Deadzone – Alpha rules released

Deadzone ContagionIf you listened to episode 108 of the Meeples & Miniatures Podcast, you would have heard Jake Thornton talk about Deadzone, the upcoming sci-fi game from Mantic Games.

Deadzone is a hybrid game, falling somewhere in the middle between a boardgame and a miniature skirmish game, taking mechanics from both areas and melding them into something with plays like a sci-fi skirmish game, but in a shorter time due to not having to do things like measure movement.

The Alpha rules are available to download and play, and Jake Thornton is gathering feedback on his Quwirkworthy blog.

My initial impressions are pretty positive. The rules are relatively simple, and their lack of complexity will not be to everyone’s taste. On the whole I quite like them, and can see them being adapted for use as a ‘general’ skirmish set.

I do have certain issues – for example, I do not like the i-go-u-go turn format, but understand Jake going this way as he’s talking about trying to institute fire and manuevere tactics in the game. As you might guess, I have been an instant convert to the turn sequence that Too Fat Lardies are using in their Chain of Command rules, and I feel sure that an adaption of this would work in Deadzone – it would mean that you could still use fire and manuevere, but would be perhaps more limited (and therefore have to make more tactical decisions) on which units could or could not be activated each turn.

mat-on-whiteIt is well worth taking a look at these rules, and with the de-luxe terrain mat now funded on the Kickstarter, if Mantic do what they have suggested they may do, and open up a terrain-only pledge level, the option of using these rules and terrain for your own games with your own figures could be worth considering.

You can find the Deadzone Kickstarter here

4 Comments on Deadzone – Alpha rules released

  1. moocifer // May 5, 2013 at 14:15 // Reply

    [quote].. if Mantic do what they have suggested they may do, and open up a terrain-only pledge level, the option of using these rules and terrain for your own games with your own figures could be worth considering.[/quote]

    I did consider myself both a wargamer & a boardgamer, but its clear from my negative reaction to the alpha rules stacked up against the countless many other positive ones floating about that I am most definitely the former.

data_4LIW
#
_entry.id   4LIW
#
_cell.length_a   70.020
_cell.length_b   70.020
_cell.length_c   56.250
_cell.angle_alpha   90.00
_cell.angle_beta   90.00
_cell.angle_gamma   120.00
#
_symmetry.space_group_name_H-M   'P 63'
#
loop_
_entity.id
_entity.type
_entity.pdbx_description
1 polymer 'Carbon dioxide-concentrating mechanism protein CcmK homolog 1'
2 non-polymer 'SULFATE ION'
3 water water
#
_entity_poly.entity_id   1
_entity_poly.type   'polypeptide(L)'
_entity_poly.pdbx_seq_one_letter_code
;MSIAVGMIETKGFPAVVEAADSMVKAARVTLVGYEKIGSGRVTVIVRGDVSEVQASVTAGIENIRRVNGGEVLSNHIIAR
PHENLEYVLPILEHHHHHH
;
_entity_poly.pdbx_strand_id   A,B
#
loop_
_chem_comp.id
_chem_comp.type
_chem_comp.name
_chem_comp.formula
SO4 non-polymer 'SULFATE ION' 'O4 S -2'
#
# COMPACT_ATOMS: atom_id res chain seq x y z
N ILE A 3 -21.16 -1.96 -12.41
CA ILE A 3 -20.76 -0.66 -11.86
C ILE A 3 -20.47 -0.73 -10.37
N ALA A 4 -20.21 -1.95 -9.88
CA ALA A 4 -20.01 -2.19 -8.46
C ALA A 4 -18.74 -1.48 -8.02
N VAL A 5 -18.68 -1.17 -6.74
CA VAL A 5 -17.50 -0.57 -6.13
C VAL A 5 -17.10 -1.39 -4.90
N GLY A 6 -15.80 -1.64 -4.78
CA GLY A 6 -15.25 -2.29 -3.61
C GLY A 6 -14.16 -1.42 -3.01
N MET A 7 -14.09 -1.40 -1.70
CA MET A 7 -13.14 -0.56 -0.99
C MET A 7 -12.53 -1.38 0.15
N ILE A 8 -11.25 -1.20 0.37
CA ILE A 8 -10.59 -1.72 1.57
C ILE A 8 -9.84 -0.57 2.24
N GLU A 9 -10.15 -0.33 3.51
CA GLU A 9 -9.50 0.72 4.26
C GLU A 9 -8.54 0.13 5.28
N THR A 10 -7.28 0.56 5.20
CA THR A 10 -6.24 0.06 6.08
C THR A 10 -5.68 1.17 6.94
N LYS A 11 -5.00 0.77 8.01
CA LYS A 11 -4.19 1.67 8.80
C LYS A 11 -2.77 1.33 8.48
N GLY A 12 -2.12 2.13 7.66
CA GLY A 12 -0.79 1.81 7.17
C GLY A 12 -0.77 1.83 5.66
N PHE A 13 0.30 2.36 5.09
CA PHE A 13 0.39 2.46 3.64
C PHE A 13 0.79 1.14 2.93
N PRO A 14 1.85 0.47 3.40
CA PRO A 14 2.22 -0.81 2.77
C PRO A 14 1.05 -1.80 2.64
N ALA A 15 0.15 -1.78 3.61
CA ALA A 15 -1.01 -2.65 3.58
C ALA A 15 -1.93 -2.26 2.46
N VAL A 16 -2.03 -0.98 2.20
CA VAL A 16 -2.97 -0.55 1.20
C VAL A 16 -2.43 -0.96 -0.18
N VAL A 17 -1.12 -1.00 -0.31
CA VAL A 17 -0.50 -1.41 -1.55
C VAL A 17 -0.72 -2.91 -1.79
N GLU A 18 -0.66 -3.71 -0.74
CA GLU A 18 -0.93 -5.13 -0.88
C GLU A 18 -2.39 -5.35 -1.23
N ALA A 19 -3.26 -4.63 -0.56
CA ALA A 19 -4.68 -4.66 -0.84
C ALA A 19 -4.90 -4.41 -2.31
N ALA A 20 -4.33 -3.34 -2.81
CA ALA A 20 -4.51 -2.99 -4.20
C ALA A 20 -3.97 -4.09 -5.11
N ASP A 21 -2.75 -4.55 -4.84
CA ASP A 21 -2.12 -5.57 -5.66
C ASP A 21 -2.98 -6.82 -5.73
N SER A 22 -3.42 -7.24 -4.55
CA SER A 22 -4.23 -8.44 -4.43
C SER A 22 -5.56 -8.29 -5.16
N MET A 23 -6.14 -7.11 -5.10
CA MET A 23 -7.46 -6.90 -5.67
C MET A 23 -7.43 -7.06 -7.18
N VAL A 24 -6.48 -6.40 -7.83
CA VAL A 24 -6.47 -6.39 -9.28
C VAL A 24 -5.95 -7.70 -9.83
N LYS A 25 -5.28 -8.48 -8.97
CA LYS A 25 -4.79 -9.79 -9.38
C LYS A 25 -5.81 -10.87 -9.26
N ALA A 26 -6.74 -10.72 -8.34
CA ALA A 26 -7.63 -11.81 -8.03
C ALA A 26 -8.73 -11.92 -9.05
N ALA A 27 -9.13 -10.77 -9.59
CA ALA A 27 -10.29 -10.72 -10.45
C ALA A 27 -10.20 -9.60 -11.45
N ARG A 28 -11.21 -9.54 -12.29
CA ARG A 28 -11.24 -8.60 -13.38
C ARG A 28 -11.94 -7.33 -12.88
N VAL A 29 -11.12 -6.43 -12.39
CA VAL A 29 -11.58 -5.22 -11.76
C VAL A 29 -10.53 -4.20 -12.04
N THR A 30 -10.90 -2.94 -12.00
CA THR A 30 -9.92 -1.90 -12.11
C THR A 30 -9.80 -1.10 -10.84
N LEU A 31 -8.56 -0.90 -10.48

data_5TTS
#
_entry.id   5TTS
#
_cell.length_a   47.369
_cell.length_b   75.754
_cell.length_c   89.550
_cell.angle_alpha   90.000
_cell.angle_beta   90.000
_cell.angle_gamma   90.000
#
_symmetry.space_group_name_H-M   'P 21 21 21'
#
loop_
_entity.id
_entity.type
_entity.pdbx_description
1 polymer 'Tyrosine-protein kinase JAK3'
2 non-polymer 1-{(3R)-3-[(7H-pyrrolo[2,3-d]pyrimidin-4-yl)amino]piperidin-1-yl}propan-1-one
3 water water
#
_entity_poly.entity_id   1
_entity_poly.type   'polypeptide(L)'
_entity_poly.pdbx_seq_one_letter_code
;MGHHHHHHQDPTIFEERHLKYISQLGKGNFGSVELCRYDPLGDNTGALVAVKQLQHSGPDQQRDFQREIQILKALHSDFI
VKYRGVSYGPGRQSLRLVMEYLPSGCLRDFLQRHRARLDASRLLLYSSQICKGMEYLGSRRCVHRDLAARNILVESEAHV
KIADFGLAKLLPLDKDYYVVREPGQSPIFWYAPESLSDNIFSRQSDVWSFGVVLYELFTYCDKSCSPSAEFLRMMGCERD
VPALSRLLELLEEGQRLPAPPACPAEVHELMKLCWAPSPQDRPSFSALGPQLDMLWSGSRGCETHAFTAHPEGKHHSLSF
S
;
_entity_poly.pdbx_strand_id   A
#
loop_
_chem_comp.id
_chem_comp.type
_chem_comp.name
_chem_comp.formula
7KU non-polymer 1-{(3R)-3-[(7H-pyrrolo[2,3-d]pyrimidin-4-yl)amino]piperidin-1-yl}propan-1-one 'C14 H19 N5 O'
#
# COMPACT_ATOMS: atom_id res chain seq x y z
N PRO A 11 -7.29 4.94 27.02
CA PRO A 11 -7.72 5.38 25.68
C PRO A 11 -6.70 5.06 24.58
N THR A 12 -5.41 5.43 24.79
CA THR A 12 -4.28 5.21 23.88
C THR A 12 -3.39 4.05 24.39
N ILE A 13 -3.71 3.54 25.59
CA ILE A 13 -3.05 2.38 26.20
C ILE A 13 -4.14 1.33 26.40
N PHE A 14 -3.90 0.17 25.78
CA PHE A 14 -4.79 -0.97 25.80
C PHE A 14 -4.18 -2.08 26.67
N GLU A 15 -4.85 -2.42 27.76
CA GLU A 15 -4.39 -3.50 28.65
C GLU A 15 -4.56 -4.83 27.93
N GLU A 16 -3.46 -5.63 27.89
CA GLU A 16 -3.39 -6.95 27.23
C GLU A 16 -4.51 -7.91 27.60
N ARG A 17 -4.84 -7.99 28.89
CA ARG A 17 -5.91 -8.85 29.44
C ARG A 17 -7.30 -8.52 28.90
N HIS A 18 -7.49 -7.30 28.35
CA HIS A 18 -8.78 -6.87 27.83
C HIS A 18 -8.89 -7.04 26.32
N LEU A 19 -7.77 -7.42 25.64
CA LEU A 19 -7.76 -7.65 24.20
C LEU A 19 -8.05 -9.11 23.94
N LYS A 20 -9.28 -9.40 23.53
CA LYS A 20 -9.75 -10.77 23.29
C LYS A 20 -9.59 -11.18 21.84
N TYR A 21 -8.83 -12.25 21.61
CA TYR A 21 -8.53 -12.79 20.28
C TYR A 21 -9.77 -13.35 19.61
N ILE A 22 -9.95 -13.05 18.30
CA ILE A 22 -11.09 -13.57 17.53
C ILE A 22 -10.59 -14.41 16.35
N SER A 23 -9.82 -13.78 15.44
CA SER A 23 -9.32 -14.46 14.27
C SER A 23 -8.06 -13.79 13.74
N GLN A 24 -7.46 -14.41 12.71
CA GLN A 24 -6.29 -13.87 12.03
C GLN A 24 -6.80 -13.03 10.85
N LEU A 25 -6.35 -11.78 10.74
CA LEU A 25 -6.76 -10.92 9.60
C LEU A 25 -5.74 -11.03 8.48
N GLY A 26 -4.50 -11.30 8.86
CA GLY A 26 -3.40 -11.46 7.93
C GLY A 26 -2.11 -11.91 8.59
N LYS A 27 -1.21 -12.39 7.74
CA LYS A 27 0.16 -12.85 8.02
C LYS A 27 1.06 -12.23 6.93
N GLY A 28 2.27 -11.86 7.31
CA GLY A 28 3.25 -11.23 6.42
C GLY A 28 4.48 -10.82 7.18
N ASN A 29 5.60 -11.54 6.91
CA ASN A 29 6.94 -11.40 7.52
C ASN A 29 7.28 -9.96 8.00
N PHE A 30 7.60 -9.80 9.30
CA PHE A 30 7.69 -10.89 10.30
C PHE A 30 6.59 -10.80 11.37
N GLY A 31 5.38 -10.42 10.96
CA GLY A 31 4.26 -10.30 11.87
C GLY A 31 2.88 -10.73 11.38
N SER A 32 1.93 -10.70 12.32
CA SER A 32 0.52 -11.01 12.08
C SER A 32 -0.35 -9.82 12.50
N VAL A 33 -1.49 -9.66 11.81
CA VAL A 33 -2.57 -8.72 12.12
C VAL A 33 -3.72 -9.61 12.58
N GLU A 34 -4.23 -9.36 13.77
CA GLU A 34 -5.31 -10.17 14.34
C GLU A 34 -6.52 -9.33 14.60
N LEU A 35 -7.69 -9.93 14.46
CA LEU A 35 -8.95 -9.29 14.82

I think using DB dice rolling mechanics for opposed tests is a horrible, drawn out way of determing everything that gives a false impression of player interaction. I find the Battle cards bland, adding nothing to the story telling element each encounter is supposed to represent and I hate the way once they’ve run out that’s it .. game over. Finally I also think plain old IGO-UGO is not the best or most interesting solution to an activation system that advocates teamwork & unpredictability (give me something similar to SAGA or CoC anyday ..)

    As it is I will be waiting for the terrain-only pledge before making my final decision as to whether or not to drop this KS completely ..

    • Moocifer

      Can I take it then that you are not a fan of the combat mechanics of Force-on-Force or Tomorrow’s War? Or X-Wing for that matter?

      Neil

  2. moocifer // May 5, 2013 at 17:17 // Reply

    Not really interested in X-Wing, but I see your point with regards to TW. However I don’t recall absolutely every roll in TW being an opposed one. DZ for example seems to have no Quality checks or any sort of Command structure as yet and as such has a very limited/basic feel (yes I appreciate that’s its only an Alpha ruleset) – so hardly a game that inspires me to want to play using squad tactics.

    • I like some of the ideas, so I would be quite happy to take the mats, scenery (plus dig out my old Ndcromunda stuff) and see what I could do with them

      Although, it would probably be just as easy to adapt Chain of Command to Sci-Fi once it’s published.

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